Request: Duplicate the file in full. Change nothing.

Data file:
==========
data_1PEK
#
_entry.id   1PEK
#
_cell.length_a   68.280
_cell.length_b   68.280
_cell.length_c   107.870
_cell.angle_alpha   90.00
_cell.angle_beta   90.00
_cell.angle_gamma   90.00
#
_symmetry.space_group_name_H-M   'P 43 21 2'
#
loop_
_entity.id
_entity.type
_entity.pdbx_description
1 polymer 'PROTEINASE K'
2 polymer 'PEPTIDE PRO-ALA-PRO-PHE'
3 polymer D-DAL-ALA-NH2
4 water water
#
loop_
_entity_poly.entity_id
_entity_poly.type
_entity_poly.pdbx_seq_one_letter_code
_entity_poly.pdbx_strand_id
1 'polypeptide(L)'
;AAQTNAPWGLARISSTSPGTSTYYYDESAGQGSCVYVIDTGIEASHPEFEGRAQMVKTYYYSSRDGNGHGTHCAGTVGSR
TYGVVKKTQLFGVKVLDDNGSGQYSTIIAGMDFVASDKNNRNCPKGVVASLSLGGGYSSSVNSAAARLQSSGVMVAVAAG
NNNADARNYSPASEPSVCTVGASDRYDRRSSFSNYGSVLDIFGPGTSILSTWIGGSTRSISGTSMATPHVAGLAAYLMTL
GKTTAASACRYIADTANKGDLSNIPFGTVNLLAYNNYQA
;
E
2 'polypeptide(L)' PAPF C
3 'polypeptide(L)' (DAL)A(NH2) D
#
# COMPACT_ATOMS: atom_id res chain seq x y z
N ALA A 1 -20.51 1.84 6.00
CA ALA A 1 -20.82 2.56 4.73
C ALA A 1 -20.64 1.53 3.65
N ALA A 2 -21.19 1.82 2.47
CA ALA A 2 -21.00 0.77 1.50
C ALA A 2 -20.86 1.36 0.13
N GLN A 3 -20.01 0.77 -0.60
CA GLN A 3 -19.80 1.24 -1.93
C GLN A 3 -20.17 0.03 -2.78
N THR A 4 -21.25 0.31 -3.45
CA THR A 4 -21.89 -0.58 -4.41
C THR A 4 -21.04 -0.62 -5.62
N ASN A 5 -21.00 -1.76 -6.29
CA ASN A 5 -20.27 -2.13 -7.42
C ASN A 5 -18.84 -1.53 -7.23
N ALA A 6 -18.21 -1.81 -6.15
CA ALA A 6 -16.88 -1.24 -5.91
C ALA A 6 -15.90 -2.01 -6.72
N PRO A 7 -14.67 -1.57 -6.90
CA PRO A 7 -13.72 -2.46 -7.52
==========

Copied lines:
data_1PEK
#
_entry.id   1PEK
#
_cell.length_a   68.280
_cell.length_b   68.280
_cell.length_c   107.870
_cell.angle_alpha   90.00
_cell.angle_beta   90.00
_cell.angle_gamma   90.00
#
_symmetry.space_group_name_H-M   'P 43 21 2'
#
loop_
_entity.id
_entity.type
_entity.pdbx_description
1 polymer 'PROTEINASE K'
2 polymer 'PEPTIDE PRO-ALA-PRO-PHE'
3 polymer D-DAL-ALA-NH2
4 water water
#
loop_
_entity_poly.entity_id
_entity_poly.type
_entity_poly.pdbx_seq_one_letter_code
_entity_poly.pdbx_strand_id
1 'polypeptide(L)'
;AAQTNAPWGLARISSTSPGTSTYYYDESAGQGSCVYVIDTGIEASHPEFEGRAQMVKTYYYSSRDGNGHGTHCAGTVGSR
TYGVVKKTQLFGVKVLDDNGSGQYSTIIAGMDFVASDKNNRNCPKGVVASLSLGGGYSSSVNSAAARLQSSGVMVAVAAG
NNNADARNYSPASEPSVCTVGASDRYDRRSSFSNYGSVLDIFGPGTSILSTWIGGSTRSISGTSMATPHVAGLAAYLMTL
GKTTAASACRYIADTANKGDLSNIPFGTVNLLAYNNYQA
;
E
2 'polypeptide(L)' PAPF C
3 'polypeptide(L)' (DAL)A(NH2) D
#
# COMPACT_ATOMS: atom_id res chain seq x y z
N ALA A 1 -20.51 1.84 6.00
CA ALA A 1 -20.82 2.56 4.73
C ALA A 1 -20.64 1.53 3.65
N ALA A 2 -21.19 1.82 2.47
CA ALA A 2 -21.00 0.77 1.50
C ALA A 2 -20.86 1.36 0.13
N GLN A 3 -20.01 0.77 -0.60
CA GLN A 3 -19.80 1.24 -1.93
C GLN A 3 -20.17 0.03 -2.78
N THR A 4 -21.25 0.31 -3.45
CA THR A 4 -21.89 -0.58 -4.41
C THR A 4 -21.04 -0.62 -5.62
N ASN A 5 -21.00 -1.76 -6.29
CA ASN A 5 -20.27 -2.13 -7.42
C ASN A 5 -18.84 -1.53 -7.23
N ALA A 6 -18.21 -1.81 -6.15
CA ALA A 6 -16.88 -1.24 -5.91
C ALA A 6 -15.90 -2.01 -6.72
N PRO A 7 -14.67 -1.57 -6.90
CA PRO A 7 -13.72 -2.46 -7.52